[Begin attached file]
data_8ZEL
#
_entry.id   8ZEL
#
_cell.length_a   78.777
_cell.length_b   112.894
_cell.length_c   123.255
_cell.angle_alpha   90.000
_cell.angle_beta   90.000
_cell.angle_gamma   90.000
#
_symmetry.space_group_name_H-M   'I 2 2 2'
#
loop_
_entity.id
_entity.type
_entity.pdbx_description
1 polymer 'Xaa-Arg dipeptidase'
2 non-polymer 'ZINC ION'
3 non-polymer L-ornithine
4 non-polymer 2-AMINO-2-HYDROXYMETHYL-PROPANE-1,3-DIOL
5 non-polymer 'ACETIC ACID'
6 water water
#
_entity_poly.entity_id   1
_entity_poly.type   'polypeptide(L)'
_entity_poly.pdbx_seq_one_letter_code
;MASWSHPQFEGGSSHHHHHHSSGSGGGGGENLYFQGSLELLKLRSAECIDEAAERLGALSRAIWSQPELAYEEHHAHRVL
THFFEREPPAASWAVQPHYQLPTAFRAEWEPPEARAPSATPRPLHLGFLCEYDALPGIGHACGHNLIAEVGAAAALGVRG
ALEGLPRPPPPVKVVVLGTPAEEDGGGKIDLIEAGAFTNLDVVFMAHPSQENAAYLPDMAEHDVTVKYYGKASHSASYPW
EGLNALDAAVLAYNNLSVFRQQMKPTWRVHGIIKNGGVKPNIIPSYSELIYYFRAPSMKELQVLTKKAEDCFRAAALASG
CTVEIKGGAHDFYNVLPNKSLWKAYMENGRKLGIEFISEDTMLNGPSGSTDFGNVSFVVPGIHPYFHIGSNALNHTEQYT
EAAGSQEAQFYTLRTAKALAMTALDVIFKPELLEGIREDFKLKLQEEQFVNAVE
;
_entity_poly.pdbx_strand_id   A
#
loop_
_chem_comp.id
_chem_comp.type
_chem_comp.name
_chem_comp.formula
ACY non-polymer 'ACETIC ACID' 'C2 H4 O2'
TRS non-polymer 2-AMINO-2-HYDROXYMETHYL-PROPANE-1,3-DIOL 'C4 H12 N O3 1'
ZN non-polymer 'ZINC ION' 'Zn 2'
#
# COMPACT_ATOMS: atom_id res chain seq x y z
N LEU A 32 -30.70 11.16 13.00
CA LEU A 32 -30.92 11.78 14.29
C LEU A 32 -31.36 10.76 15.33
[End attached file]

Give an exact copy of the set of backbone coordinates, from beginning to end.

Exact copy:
data_8ZEL
#
_entry.id   8ZEL
#
_cell.length_a   78.777
_cell.length_b   112.894
_cell.length_c   123.255
_cell.angle_alpha   90.000
_cell.angle_beta   90.000
_cell.angle_gamma   90.000
#
_symmetry.space_group_name_H-M   'I 2 2 2'
#
loop_
_entity.id
_entity.type
_entity.pdbx_description
1 polymer 'Xaa-Arg dipeptidase'
2 non-polymer 'ZINC ION'
3 non-polymer L-ornithine
4 non-polymer 2-AMINO-2-HYDROXYMETHYL-PROPANE-1,3-DIOL
5 non-polymer 'ACETIC ACID'
6 water water
#
_entity_poly.entity_id   1
_entity_poly.type   'polypeptide(L)'
_entity_poly.pdbx_seq_one_letter_code
;MASWSHPQFEGGSSHHHHHHSSGSGGGGGENLYFQGSLELLKLRSAECIDEAAERLGALSRAIWSQPELAYEEHHAHRVL
THFFEREPPAASWAVQPHYQLPTAFRAEWEPPEARAPSATPRPLHLGFLCEYDALPGIGHACGHNLIAEVGAAAALGVRG
ALEGLPRPPPPVKVVVLGTPAEEDGGGKIDLIEAGAFTNLDVVFMAHPSQENAAYLPDMAEHDVTVKYYGKASHSASYPW
EGLNALDAAVLAYNNLSVFRQQMKPTWRVHGIIKNGGVKPNIIPSYSELIYYFRAPSMKELQVLTKKAEDCFRAAALASG
CTVEIKGGAHDFYNVLPNKSLWKAYMENGRKLGIEFISEDTMLNGPSGSTDFGNVSFVVPGIHPYFHIGSNALNHTEQYT
EAAGSQEAQFYTLRTAKALAMTALDVIFKPELLEGIREDFKLKLQEEQFVNAVE
;
_entity_poly.pdbx_strand_id   A
#
loop_
_chem_comp.id
_chem_comp.type
_chem_comp.name
_chem_comp.formula
ACY non-polymer 'ACETIC ACID' 'C2 H4 O2'
TRS non-polymer 2-AMINO-2-HYDROXYMETHYL-PROPANE-1,3-DIOL 'C4 H12 N O3 1'
ZN non-polymer 'ZINC ION' 'Zn 2'
#
# COMPACT_ATOMS: atom_id res chain seq x y z
N LEU A 32 -30.70 11.16 13.00
CA LEU A 32 -30.92 11.78 14.29
C LEU A 32 -31.36 10.76 15.33